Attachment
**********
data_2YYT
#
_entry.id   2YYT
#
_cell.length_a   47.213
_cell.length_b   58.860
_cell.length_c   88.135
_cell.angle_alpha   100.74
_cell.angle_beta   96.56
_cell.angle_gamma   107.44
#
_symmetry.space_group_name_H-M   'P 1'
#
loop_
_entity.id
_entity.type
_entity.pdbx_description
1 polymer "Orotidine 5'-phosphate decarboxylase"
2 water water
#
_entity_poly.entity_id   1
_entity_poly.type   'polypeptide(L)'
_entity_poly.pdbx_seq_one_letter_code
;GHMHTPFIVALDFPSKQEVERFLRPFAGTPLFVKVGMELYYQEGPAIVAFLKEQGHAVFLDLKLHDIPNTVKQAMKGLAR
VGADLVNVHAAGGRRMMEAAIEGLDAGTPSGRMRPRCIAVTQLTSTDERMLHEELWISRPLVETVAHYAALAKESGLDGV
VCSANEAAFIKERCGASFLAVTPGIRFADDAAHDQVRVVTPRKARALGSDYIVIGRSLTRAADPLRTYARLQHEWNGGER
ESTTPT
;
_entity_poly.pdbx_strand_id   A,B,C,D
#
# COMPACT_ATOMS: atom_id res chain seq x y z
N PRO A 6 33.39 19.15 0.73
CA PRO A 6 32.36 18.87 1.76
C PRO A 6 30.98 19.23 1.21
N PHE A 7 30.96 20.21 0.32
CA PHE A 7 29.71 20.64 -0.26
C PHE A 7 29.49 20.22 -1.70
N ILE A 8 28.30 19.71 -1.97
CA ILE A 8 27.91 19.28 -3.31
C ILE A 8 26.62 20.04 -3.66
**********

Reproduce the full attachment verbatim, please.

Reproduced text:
data_2YYT
#
_entry.id   2YYT
#
_cell.length_a   47.213
_cell.length_b   58.860
_cell.length_c   88.135
_cell.angle_alpha   100.74
_cell.angle_beta   96.56
_cell.angle_gamma   107.44
#
_symmetry.space_group_name_H-M   'P 1'
#
loop_
_entity.id
_entity.type
_entity.pdbx_description
1 polymer "Orotidine 5'-phosphate decarboxylase"
2 water water
#
_entity_poly.entity_id   1
_entity_poly.type   'polypeptide(L)'
_entity_poly.pdbx_seq_one_letter_code
;GHMHTPFIVALDFPSKQEVERFLRPFAGTPLFVKVGMELYYQEGPAIVAFLKEQGHAVFLDLKLHDIPNTVKQAMKGLAR
VGADLVNVHAAGGRRMMEAAIEGLDAGTPSGRMRPRCIAVTQLTSTDERMLHEELWISRPLVETVAHYAALAKESGLDGV
VCSANEAAFIKERCGASFLAVTPGIRFADDAAHDQVRVVTPRKARALGSDYIVIGRSLTRAADPLRTYARLQHEWNGGER
ESTTPT
;
_entity_poly.pdbx_strand_id   A,B,C,D
#
# COMPACT_ATOMS: atom_id res chain seq x y z
N PRO A 6 33.39 19.15 0.73
CA PRO A 6 32.36 18.87 1.76
C PRO A 6 30.98 19.23 1.21
N PHE A 7 30.96 20.21 0.32
CA PHE A 7 29.71 20.64 -0.26
C PHE A 7 29.49 20.22 -1.70
N ILE A 8 28.30 19.71 -1.97
CA ILE A 8 27.91 19.28 -3.31
C ILE A 8 26.62 20.04 -3.66